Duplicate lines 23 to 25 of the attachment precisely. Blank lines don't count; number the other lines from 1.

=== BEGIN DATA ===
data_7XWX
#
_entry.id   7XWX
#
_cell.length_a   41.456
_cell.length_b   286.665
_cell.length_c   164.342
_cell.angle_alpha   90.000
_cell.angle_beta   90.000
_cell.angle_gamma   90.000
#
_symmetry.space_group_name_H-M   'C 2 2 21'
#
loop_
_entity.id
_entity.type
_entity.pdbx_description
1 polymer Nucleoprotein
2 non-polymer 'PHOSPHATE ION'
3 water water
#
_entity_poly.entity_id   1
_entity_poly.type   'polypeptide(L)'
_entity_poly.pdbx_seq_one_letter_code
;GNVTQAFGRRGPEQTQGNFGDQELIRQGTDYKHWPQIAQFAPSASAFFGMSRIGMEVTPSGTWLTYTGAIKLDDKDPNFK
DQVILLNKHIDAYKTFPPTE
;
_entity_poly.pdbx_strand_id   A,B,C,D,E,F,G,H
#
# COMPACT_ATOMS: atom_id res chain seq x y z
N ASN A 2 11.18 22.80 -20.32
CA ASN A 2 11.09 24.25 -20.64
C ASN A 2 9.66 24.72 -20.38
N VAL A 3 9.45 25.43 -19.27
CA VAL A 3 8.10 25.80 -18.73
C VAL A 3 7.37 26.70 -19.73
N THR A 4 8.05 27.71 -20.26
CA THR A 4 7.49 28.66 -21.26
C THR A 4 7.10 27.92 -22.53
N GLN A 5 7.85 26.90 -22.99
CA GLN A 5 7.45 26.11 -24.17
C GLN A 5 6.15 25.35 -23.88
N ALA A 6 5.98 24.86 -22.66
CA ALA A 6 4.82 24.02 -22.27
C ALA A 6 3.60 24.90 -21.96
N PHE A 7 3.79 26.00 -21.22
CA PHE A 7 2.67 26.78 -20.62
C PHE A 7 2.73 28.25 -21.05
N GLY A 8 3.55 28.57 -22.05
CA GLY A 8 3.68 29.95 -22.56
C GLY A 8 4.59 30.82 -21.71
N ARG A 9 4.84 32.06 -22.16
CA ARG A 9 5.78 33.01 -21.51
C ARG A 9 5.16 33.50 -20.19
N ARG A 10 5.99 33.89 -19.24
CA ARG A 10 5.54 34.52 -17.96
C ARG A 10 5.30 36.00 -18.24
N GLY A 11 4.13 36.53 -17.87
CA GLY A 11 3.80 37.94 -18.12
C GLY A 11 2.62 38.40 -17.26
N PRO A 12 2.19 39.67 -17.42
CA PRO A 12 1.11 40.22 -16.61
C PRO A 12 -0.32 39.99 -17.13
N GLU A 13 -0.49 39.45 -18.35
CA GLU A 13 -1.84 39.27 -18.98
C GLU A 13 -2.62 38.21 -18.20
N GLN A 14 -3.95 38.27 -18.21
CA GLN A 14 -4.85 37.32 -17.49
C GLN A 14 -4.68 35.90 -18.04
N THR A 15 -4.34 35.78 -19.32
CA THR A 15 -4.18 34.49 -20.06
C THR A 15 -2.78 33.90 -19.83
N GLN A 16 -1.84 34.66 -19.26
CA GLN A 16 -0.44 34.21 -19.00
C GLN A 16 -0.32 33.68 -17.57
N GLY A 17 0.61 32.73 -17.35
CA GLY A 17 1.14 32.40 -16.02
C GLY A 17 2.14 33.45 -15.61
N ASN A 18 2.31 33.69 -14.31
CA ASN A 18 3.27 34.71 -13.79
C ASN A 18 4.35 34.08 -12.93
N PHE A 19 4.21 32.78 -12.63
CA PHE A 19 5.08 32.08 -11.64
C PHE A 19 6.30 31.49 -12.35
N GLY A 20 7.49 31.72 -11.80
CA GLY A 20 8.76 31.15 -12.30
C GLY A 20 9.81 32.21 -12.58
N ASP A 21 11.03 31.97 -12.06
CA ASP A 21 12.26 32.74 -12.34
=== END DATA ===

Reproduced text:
_entity_poly.type   'polypeptide(L)'
_entity_poly.pdbx_seq_one_letter_code
;GNVTQAFGRRGPEQTQGNFGDQELIRQGTDYKHWPQIAQFAPSASAFFGMSRIGMEVTPSGTWLTYTGAIKLDDKDPNFK